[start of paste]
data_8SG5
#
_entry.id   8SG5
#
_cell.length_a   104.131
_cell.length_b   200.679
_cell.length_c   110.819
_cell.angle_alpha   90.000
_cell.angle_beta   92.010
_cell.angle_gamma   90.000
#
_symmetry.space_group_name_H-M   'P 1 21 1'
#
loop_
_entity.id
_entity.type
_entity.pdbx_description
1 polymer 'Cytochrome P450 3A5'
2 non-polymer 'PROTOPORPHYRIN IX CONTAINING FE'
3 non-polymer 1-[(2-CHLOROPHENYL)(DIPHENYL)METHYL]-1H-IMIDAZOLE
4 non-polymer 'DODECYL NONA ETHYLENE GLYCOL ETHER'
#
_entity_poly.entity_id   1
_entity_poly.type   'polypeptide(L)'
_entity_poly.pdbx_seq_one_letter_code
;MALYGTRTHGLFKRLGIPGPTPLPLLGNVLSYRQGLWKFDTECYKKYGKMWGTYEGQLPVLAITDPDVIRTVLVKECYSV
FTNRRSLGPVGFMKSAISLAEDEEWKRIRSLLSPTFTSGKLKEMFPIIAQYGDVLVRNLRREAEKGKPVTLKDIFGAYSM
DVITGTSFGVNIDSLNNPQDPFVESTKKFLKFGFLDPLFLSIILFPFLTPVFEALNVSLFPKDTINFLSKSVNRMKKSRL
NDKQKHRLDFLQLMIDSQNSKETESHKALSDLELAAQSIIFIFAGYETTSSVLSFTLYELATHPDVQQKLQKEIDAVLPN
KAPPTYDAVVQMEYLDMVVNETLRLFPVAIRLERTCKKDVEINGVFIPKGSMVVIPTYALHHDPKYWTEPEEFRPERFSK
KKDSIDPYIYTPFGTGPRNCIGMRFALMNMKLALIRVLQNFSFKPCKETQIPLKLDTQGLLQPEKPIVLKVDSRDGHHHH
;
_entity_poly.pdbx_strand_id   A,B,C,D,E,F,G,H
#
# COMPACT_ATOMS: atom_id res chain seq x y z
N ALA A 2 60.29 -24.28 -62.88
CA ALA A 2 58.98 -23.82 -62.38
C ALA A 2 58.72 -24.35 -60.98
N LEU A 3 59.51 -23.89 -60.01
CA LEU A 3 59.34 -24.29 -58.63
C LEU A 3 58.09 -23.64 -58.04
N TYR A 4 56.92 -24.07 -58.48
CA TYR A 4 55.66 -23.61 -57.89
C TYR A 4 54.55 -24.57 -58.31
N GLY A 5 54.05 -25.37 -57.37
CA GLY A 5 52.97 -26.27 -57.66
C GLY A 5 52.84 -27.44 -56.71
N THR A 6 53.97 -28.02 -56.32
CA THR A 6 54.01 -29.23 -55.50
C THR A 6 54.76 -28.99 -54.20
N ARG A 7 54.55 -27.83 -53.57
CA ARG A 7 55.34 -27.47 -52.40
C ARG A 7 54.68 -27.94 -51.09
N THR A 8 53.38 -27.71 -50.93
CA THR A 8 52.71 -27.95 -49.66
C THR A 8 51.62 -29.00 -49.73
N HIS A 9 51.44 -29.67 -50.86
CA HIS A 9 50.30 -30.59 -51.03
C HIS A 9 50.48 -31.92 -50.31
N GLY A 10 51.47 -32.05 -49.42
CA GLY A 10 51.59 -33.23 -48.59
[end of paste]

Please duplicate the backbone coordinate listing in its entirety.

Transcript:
data_8SG5
#
_entry.id   8SG5
#
_cell.length_a   104.131
_cell.length_b   200.679
_cell.length_c   110.819
_cell.angle_alpha   90.000
_cell.angle_beta   92.010
_cell.angle_gamma   90.000
#
_symmetry.space_group_name_H-M   'P 1 21 1'
#
loop_
_entity.id
_entity.type
_entity.pdbx_description
1 polymer 'Cytochrome P450 3A5'
2 non-polymer 'PROTOPORPHYRIN IX CONTAINING FE'
3 non-polymer 1-[(2-CHLOROPHENYL)(DIPHENYL)METHYL]-1H-IMIDAZOLE
4 non-polymer 'DODECYL NONA ETHYLENE GLYCOL ETHER'
#
_entity_poly.entity_id   1
_entity_poly.type   'polypeptide(L)'
_entity_poly.pdbx_seq_one_letter_code
;MALYGTRTHGLFKRLGIPGPTPLPLLGNVLSYRQGLWKFDTECYKKYGKMWGTYEGQLPVLAITDPDVIRTVLVKECYSV
FTNRRSLGPVGFMKSAISLAEDEEWKRIRSLLSPTFTSGKLKEMFPIIAQYGDVLVRNLRREAEKGKPVTLKDIFGAYSM
DVITGTSFGVNIDSLNNPQDPFVESTKKFLKFGFLDPLFLSIILFPFLTPVFEALNVSLFPKDTINFLSKSVNRMKKSRL
NDKQKHRLDFLQLMIDSQNSKETESHKALSDLELAAQSIIFIFAGYETTSSVLSFTLYELATHPDVQQKLQKEIDAVLPN
KAPPTYDAVVQMEYLDMVVNETLRLFPVAIRLERTCKKDVEINGVFIPKGSMVVIPTYALHHDPKYWTEPEEFRPERFSK
KKDSIDPYIYTPFGTGPRNCIGMRFALMNMKLALIRVLQNFSFKPCKETQIPLKLDTQGLLQPEKPIVLKVDSRDGHHHH
;
_entity_poly.pdbx_strand_id   A,B,C,D,E,F,G,H
#
# COMPACT_ATOMS: atom_id res chain seq x y z
N ALA A 2 60.29 -24.28 -62.88
CA ALA A 2 58.98 -23.82 -62.38
C ALA A 2 58.72 -24.35 -60.98
N LEU A 3 59.51 -23.89 -60.01
CA LEU A 3 59.34 -24.29 -58.63
C LEU A 3 58.09 -23.64 -58.04
N TYR A 4 56.92 -24.07 -58.48
CA TYR A 4 55.66 -23.61 -57.89
C TYR A 4 54.55 -24.57 -58.31
N GLY A 5 54.05 -25.37 -57.37
CA GLY A 5 52.97 -26.27 -57.66
C GLY A 5 52.84 -27.44 -56.71
N THR A 6 53.97 -28.02 -56.32
CA THR A 6 54.01 -29.23 -55.50
C THR A 6 54.76 -28.99 -54.20
N ARG A 7 54.55 -27.83 -53.57
CA ARG A 7 55.34 -27.47 -52.40
C ARG A 7 54.68 -27.94 -51.09
N THR A 8 53.38 -27.71 -50.93
CA THR A 8 52.71 -27.95 -49.66
C THR A 8 51.62 -29.00 -49.73
N HIS A 9 51.44 -29.67 -50.86
CA HIS A 9 50.30 -30.59 -51.03
C HIS A 9 50.48 -31.92 -50.31
N GLY A 10 51.47 -32.05 -49.42
CA GLY A 10 51.59 -33.23 -48.59